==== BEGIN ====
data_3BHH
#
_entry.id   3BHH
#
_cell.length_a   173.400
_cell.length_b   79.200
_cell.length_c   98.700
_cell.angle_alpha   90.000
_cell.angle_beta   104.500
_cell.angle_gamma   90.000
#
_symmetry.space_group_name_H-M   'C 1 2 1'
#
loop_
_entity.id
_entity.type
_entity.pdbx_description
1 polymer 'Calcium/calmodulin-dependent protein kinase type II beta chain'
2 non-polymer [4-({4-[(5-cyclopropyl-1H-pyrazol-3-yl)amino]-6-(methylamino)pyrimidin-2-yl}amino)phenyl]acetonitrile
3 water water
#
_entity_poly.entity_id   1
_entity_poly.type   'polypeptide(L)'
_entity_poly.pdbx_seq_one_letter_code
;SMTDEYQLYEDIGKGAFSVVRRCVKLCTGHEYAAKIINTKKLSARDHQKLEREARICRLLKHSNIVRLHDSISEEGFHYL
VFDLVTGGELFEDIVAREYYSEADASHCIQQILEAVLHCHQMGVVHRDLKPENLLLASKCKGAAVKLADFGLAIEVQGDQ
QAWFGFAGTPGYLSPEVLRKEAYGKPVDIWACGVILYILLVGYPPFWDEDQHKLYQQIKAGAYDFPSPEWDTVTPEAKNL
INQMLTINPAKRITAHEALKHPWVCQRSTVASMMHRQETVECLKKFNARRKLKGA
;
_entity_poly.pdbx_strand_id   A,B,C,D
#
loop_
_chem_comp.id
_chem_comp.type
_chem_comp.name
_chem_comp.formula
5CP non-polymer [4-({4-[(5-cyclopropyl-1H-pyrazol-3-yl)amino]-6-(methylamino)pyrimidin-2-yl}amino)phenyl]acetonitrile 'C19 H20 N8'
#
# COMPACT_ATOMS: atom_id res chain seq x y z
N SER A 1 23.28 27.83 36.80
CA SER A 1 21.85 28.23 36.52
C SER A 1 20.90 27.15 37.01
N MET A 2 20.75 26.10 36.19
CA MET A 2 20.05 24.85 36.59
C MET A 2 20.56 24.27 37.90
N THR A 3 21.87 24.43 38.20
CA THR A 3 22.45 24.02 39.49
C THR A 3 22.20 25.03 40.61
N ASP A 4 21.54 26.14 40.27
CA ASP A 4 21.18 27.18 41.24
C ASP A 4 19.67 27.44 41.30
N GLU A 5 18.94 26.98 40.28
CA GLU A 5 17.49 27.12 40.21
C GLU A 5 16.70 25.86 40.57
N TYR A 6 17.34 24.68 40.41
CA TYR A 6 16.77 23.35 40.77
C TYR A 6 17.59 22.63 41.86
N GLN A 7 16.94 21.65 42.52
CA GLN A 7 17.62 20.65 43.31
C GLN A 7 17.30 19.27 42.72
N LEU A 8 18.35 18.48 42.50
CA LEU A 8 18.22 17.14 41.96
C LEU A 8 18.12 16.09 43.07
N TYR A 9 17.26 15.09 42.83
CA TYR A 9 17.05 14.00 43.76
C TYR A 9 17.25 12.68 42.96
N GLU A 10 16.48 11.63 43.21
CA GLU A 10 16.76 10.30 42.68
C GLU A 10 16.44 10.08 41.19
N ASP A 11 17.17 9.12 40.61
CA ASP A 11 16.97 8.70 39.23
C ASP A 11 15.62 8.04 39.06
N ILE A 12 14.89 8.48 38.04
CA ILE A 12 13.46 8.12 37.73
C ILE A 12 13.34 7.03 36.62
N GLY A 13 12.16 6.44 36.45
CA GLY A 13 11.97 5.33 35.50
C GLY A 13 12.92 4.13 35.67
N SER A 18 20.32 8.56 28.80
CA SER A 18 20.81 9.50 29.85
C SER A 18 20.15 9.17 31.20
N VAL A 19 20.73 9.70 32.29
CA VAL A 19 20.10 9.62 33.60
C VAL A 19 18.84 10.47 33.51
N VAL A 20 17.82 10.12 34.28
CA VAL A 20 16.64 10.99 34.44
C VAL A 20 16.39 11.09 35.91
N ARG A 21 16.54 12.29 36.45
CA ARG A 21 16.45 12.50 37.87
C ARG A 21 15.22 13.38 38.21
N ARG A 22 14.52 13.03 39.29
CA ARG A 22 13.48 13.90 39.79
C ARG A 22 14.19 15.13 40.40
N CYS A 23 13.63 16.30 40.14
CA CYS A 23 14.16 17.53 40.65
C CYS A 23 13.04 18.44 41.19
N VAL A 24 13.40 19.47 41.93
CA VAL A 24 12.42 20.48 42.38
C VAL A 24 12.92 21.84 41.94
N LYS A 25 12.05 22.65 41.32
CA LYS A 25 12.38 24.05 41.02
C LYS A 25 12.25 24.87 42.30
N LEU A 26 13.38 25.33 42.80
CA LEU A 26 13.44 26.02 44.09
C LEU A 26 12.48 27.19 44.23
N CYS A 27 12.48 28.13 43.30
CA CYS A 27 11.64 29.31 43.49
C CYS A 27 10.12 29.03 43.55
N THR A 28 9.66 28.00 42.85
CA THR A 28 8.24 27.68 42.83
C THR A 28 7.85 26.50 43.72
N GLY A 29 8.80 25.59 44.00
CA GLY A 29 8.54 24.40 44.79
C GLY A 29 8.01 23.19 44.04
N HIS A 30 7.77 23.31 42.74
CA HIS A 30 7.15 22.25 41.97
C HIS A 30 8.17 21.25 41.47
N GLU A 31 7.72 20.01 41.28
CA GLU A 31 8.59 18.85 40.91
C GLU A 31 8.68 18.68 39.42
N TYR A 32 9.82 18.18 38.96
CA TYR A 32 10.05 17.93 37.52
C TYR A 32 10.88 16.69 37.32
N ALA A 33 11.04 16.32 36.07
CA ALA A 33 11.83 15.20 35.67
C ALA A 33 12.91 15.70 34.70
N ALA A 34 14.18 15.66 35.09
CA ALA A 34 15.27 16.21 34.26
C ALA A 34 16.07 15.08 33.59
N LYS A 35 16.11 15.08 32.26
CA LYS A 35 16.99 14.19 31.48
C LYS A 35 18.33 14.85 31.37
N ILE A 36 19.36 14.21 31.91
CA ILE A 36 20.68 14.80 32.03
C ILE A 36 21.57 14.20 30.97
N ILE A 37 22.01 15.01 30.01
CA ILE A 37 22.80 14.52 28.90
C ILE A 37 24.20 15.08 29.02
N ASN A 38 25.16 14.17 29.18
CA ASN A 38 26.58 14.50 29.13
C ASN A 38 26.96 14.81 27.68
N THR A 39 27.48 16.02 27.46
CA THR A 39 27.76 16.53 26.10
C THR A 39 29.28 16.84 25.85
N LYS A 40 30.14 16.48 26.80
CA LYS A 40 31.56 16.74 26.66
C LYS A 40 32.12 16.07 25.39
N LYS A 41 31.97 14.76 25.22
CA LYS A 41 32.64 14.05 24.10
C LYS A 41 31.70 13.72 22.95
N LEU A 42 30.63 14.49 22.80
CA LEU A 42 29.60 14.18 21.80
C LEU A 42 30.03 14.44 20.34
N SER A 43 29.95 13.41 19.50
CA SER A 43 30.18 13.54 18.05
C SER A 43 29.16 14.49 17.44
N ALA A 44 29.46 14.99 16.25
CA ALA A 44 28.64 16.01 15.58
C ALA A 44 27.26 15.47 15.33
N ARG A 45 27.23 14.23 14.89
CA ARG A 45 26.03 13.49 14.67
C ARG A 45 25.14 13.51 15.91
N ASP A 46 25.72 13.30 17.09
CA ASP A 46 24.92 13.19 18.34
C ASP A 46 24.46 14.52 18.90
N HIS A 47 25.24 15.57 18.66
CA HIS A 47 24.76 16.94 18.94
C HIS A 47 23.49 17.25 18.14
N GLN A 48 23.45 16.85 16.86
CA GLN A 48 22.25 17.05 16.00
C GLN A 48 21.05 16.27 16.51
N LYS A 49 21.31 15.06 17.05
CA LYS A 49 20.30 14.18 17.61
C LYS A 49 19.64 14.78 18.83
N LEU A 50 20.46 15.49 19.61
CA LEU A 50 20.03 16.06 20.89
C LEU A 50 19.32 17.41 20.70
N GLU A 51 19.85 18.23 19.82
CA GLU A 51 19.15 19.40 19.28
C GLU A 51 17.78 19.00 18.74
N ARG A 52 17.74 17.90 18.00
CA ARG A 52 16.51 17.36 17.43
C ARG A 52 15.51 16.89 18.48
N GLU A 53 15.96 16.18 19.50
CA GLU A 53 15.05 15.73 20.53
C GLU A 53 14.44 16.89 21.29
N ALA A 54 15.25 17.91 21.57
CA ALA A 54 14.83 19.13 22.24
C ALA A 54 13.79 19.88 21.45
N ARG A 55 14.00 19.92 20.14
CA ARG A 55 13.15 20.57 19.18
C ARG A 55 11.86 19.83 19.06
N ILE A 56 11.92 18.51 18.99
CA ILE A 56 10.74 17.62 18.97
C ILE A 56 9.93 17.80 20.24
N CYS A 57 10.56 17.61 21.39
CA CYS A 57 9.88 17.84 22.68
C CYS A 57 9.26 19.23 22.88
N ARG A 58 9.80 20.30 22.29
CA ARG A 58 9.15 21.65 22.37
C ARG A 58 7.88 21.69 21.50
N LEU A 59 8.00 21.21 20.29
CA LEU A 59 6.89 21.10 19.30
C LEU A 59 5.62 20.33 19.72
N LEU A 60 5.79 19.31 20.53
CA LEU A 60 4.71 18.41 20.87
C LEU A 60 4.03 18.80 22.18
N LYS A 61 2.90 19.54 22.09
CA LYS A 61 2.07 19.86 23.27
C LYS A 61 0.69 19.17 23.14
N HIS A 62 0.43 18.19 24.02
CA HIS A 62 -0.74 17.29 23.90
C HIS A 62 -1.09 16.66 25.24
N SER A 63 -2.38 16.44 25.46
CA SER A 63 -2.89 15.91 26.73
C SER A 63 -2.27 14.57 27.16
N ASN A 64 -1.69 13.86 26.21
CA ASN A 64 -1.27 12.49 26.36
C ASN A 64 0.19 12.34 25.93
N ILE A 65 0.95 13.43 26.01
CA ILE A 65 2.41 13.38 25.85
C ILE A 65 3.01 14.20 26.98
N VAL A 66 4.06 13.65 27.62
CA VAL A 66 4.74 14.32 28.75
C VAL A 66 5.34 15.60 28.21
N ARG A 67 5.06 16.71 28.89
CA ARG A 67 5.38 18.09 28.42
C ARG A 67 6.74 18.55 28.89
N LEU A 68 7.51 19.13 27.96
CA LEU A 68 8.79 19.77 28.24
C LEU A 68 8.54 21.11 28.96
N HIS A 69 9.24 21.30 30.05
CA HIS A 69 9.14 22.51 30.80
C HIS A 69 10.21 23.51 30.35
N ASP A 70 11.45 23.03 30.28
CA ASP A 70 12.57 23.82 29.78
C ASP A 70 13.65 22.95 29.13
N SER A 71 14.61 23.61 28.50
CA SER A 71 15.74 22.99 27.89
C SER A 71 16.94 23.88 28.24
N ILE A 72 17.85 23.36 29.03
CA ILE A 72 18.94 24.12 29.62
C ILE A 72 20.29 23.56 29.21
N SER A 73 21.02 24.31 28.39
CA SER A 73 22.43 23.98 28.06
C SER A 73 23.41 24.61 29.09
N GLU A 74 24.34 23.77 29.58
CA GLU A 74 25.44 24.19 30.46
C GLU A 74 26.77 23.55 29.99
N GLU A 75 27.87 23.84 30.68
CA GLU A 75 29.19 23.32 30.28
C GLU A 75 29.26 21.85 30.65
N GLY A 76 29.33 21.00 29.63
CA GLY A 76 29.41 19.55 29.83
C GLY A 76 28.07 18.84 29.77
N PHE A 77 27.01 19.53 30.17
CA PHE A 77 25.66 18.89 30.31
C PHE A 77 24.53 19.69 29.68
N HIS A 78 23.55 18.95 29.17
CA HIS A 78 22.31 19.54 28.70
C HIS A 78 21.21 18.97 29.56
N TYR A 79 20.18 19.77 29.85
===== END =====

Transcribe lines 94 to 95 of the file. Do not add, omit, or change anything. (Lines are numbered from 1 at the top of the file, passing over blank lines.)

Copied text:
N CYS A 23 13.63 16.30 40.14
CA CYS A 23 14.16 17.53 40.65